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Article #618 (635 is last):
From: Michael Current 
Newsgroups: freenet.sci.comp.atari.news
Subject: OMNIVIEW XL/XE
Posted-By: xx004 (Atari SIG)
Date: Sun Feb 21 22:57:43 1999

From: "John K. Picken" 
>Newsgroups: comp.sys.atari.8bit
Subject: Re: OMNIVIEW OS
Date: Fri, 19 Feb 1999 05:36:09 -0800
Organization: Posted via RemarQ, http://www.remarQ.com - Discussions start
here!
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=BA  Following is the partial text of the photo-copied "docs" that    =BA
=BA  came with my OMNIVIEW XL years ago. The original was an 8" by    =BA
=BA  6" booklet with no date. My comments are limited to this and     =BA
=BA  the box which follows the last of the stuff I typed in.          =BA
=BA                                                                   =BA
=BA  John Picken                                                      =BA
=BA  yg473@victoria.tc.ca                                             =BA
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Omniview XL/XE
by
CDY Consulting

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Table of Contents

The New Features.........................   1
The Overview.............................   3
The 80 Column E: Mode....................   3
Theory Behind OMNIVIEW XL/XE.............   4
Technical Details........................   4
Memory Map and Variables.................   6
OMNIVIEW Patches for LJK Program.........   7
Using OMNIVIEW XL/XE with the ATR8000....  11
Optional Installation Instructions.......  13
OMNIVIEW XE Installation Instructions....  17
OMNIVIEW XL Installation Instructions....  18

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NEW OMNIVIEW XL/XE FEATURES

OMNIVIEW XL/XE now have several new features which solve the
compatibility problem associated with the 800XL/130XE. OMNIVIEW XL/XE
does this by having an ultra compatible 400/800 style OS which will copy
itself into RAM, freeing up the $C000 page. In addition, OMNIVIEW XE has
resident ramdisk handlers which allow you to use the extra 64k of RAM in
the XE as an ultra fast disk drive. Add the other outstanding features
of OMNIVIEW XL/XE, namely, 80 column emulation under SpeedScript 80,
Letter/Data Perfect, BASIC, MAC65, ATR8000 CPM, rtc., and the Fastchip
floating point package for signifigantly faster math operations, and you
have an outstanding value for any 800XL/130XE owner!

Improved 400/800 compatibility:

(Developed by CAL COM, 5295 Cameron Drive #505, Buena Park, CA 90621)
The OMNIVIEW XL/XE operating system runs virtually every piece of
software written for the ATARI computer. Besides being coded closely to
the older OSB, it also has the capability of copying itself into RAM,
freeing up the $C000 page for your applications. This means 4k more RAM
for programs like Visicalc, modem programs, word processors, etc. It
also means added compatibility with highly protected games which look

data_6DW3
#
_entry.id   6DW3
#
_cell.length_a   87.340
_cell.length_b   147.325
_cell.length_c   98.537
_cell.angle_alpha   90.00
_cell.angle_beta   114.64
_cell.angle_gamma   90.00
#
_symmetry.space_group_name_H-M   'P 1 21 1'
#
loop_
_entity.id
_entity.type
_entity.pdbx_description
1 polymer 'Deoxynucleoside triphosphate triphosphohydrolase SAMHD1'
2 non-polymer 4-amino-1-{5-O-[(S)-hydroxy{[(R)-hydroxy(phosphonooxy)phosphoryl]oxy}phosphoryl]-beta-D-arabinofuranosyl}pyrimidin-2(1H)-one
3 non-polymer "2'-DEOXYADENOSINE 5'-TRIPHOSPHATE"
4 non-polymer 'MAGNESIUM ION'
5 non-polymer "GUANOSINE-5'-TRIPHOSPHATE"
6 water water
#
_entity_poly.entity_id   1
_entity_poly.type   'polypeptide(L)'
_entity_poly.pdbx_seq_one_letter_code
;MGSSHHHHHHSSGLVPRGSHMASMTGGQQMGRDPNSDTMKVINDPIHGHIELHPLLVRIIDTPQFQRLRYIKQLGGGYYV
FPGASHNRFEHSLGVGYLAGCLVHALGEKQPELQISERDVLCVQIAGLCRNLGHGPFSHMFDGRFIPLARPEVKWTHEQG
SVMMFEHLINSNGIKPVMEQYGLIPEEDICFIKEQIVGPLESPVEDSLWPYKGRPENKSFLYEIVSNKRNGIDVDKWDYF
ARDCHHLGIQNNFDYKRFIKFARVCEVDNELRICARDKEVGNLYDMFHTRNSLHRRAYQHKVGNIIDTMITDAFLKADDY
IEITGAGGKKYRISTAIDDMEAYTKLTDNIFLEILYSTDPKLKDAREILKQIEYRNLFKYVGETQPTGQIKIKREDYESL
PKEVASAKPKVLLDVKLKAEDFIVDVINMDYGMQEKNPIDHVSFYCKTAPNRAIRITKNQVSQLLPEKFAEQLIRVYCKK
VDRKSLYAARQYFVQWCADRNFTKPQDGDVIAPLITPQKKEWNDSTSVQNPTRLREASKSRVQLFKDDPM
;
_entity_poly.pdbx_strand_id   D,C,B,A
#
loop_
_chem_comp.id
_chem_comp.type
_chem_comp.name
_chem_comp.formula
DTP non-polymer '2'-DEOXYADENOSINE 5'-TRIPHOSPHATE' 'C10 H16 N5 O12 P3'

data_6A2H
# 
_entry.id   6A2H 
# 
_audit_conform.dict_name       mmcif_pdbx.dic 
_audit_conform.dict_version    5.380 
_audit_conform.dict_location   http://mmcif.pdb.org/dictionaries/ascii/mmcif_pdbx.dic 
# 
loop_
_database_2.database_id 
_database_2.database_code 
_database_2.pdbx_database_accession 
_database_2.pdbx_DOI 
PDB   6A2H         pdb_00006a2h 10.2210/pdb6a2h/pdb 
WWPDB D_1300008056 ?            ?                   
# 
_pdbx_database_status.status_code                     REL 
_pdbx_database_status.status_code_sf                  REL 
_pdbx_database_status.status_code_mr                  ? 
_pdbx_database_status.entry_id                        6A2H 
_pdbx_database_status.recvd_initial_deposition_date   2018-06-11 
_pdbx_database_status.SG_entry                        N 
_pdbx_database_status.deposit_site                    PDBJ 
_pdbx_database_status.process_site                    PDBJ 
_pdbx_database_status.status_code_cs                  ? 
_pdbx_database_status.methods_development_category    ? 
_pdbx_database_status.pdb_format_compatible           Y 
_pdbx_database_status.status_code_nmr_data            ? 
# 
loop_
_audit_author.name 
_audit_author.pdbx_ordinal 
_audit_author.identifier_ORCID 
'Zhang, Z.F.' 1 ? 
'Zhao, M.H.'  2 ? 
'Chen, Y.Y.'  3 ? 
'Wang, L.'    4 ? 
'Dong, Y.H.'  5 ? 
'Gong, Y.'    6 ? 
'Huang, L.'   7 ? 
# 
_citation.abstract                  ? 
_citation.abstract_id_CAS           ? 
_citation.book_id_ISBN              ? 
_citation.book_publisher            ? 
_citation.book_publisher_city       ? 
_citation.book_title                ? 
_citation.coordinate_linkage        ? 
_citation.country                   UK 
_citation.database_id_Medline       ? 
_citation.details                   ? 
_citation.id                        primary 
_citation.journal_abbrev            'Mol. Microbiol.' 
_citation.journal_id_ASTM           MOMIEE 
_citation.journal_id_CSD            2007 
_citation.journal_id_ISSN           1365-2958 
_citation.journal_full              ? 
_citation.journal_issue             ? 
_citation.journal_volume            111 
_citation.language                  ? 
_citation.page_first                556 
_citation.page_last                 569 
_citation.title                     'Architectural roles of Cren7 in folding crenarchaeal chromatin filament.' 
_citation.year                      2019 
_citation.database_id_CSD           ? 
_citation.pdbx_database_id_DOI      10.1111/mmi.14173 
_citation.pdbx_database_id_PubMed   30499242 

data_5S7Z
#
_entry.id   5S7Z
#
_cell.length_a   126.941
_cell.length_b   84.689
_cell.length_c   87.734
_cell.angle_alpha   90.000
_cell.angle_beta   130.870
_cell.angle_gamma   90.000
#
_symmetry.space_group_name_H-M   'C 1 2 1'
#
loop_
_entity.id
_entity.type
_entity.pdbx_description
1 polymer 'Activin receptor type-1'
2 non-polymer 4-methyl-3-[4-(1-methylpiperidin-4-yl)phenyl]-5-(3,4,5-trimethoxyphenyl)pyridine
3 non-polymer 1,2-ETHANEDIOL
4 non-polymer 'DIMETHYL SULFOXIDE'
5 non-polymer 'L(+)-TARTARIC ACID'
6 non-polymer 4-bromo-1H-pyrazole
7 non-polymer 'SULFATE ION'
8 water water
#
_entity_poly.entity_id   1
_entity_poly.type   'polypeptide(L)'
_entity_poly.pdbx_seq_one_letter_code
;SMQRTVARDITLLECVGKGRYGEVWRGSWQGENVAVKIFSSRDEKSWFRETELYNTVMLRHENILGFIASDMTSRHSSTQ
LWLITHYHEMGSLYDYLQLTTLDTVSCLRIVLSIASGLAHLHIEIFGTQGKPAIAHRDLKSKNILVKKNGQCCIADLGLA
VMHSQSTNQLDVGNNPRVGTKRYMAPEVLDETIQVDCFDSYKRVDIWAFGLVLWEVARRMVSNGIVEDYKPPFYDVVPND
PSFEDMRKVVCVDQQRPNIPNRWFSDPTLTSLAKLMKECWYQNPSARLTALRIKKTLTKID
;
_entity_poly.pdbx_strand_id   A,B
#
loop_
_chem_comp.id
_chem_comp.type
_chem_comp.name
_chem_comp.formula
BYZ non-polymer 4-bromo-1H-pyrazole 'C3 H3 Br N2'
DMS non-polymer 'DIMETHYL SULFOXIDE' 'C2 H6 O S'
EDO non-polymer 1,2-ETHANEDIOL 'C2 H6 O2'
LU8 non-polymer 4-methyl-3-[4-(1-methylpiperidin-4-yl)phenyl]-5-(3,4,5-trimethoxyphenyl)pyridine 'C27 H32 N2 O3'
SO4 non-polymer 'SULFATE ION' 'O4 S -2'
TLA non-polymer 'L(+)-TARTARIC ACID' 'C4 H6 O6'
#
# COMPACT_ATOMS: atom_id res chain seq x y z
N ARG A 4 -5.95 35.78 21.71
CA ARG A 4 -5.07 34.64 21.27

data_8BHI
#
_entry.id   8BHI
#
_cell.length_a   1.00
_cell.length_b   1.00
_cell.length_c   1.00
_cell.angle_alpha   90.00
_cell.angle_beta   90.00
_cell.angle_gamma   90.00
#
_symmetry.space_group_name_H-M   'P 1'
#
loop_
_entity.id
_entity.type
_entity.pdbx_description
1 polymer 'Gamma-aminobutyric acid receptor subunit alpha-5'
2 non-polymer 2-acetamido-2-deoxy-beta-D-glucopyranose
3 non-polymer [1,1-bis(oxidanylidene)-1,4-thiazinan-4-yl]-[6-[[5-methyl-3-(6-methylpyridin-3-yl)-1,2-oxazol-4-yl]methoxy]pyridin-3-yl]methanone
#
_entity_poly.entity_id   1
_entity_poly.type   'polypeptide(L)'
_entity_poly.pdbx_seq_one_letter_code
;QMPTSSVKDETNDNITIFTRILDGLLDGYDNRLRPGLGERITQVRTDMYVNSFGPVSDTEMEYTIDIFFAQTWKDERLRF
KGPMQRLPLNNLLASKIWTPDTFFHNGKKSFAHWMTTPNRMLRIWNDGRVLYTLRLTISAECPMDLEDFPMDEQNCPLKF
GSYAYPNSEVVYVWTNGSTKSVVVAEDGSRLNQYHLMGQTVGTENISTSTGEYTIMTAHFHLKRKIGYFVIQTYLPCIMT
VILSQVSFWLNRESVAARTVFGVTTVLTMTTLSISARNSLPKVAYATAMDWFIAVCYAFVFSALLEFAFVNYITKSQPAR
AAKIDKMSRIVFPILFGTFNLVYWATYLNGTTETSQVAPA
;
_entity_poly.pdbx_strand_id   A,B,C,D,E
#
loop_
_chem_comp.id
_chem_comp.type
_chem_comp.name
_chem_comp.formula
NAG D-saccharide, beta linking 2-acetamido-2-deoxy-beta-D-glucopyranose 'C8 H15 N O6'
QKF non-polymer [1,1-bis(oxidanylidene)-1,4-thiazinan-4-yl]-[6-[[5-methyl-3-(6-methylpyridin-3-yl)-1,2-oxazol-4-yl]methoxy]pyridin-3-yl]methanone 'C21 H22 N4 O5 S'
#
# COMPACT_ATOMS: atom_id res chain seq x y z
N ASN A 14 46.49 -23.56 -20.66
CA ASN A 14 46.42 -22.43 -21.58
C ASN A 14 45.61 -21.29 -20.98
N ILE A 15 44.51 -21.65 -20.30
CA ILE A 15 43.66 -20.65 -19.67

for ROM in the $C000 page as a part of their misguided protection
schemes (e.g. Electronic Arts).

To copy the OS into RAM (from $D800 tp $FFFF), hold down the SELECT key
while pressing RESET. To restore the OS to ROM, press RESET by itself.
From=20this point on, the RAM version of the OS will be preserved, even if
you switch the OS to ROM and back to RAM. Thus, any changes you may make
to the OS in RAM remain in effect as long as you do not power down. In
addition, if you hold down the SELECT key during powerup, the OS will be
copied into RAM and it will stay in RAM even if you press RESET. Please
note that the 80 column emulation is not available when running the OS
out of RAM.

There are two other features designed to give increased compatibility:
the cursor speed and the OPTION key BASIC activation during powerup. The
cursor speed is the same as the original XL/XE OS to remain compatible
with the SYNAPSE software (SYNCALC, SYNFILE+, etc.) which speed up the
cursor. Also, the meaning of the OPTION key during powerup is just
opposite of the original OS: hold down the OPTION key to activate BASIC.
This seems to be the preference of most people. In addition, there is
the added function of the HELP key. Instead of using CTRL-1 the HELP key
now functions as the scroll control for program listings.

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Turning on 80 columns:

80 column emulation is activated fropm the keyboard by typing CTRL-a and
hitting RESET. To return to 40 columns, type a key without CTRL and hit
RESET. Don't try this if running OS in RAM. Also see "Technical
Details".

Changing screen colors:

Switch the screen colors in the 80 column mode by holding down the START
key while typing a letter. If this does not work (as in Letter Perfect),
try holding down the START key while pressing RESET. However, since this
combination is also used to install the ramdisk handlers, read the next
section before using this second technique.

Installing the resident Ramdisk handlers: (130XE only)

The resident Ramdisk handlers in OMNIVIEW XL/XE allow you to use the
extra 64k RAM of the 130XE as an ultra fast 512 sector single density
disk drive in conjunction with any DOS which uses standard SIO calls
($E459 and $E453) and does not hide itself underneath the cartridge or
OS (e.g. Atari 2.0s, MYDOS, SMARTDOS, etc.). In addition, you will find
it possible to use the Ramdisk with boot programs like Letter and Data
Perfect.

The installation is simple: Type a number (1 to 8) corresponding to the
drive number you wish to assign the Ramdisk, hold down the START key,
and press RESET. (Note: If you are using DOS 2.0 and it is not
configured for more than 2 drives, it will be necessary to configure it
accordingly. First boot up BASIC with DOS 2.0, then, after you have a
`Ready' prompt type `POKE 1802,15 for 4 drives or `POKE 1802,131' for 8
drives. Now go to DOS, write the DOS files back out to the disk. You
have now configured DOS to accept either 4 or 8 drives online.) Continue
to hold the START button down until DOS returns or you go into BASIC.
The reason for this is to allow the ramdisk handler enough time for the
installation process. If you do not hit a number prior to pressing